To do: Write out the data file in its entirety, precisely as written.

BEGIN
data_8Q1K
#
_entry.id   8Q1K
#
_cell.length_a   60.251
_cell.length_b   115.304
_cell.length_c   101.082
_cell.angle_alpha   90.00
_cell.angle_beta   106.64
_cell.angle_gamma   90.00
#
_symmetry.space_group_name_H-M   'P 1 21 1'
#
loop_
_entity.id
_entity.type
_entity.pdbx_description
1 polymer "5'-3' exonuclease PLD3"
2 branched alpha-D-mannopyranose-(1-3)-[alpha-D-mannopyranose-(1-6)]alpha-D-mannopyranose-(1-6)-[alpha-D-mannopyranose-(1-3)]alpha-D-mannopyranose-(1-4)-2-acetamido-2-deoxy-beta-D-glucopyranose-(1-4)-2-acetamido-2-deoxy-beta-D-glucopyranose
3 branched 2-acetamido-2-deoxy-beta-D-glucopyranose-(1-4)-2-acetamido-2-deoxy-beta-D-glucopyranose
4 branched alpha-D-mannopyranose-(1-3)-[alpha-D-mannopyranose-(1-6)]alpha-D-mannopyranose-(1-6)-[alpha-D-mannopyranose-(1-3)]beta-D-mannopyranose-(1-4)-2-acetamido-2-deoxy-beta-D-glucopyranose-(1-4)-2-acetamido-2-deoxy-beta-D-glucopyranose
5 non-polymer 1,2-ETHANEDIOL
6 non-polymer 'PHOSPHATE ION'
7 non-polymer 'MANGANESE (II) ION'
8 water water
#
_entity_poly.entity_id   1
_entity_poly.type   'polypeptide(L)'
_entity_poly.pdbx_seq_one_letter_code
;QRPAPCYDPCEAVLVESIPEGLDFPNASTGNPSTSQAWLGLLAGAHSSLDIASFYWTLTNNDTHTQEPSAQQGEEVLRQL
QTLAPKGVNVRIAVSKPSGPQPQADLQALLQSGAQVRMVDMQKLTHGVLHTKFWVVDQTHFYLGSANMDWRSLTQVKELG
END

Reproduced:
data_8Q1K
#
_entry.id   8Q1K
#
_cell.length_a   60.251
_cell.length_b   115.304
_cell.length_c   101.082
_cell.angle_alpha   90.00
_cell.angle_beta   106.64
_cell.angle_gamma   90.00
#
_symmetry.space_group_name_H-M   'P 1 21 1'
#
loop_
_entity.id
_entity.type
_entity.pdbx_description
1 polymer "5'-3' exonuclease PLD3"
2 branched alpha-D-mannopyranose-(1-3)-[alpha-D-mannopyranose-(1-6)]alpha-D-mannopyranose-(1-6)-[alpha-D-mannopyranose-(1-3)]alpha-D-mannopyranose-(1-4)-2-acetamido-2-deoxy-beta-D-glucopyranose-(1-4)-2-acetamido-2-deoxy-beta-D-glucopyranose
3 branched 2-acetamido-2-deoxy-beta-D-glucopyranose-(1-4)-2-acetamido-2-deoxy-beta-D-glucopyranose
4 branched alpha-D-mannopyranose-(1-3)-[alpha-D-mannopyranose-(1-6)]alpha-D-mannopyranose-(1-6)-[alpha-D-mannopyranose-(1-3)]beta-D-mannopyranose-(1-4)-2-acetamido-2-deoxy-beta-D-glucopyranose-(1-4)-2-acetamido-2-deoxy-beta-D-glucopyranose
5 non-polymer 1,2-ETHANEDIOL
6 non-polymer 'PHOSPHATE ION'
7 non-polymer 'MANGANESE (II) ION'
8 water water
#
_entity_poly.entity_id   1
_entity_poly.type   'polypeptide(L)'
_entity_poly.pdbx_seq_one_letter_code
;QRPAPCYDPCEAVLVESIPEGLDFPNASTGNPSTSQAWLGLLAGAHSSLDIASFYWTLTNNDTHTQEPSAQQGEEVLRQL
QTLAPKGVNVRIAVSKPSGPQPQADLQALLQSGAQVRMVDMQKLTHGVLHTKFWVVDQTHFYLGSANMDWRSLTQVKELG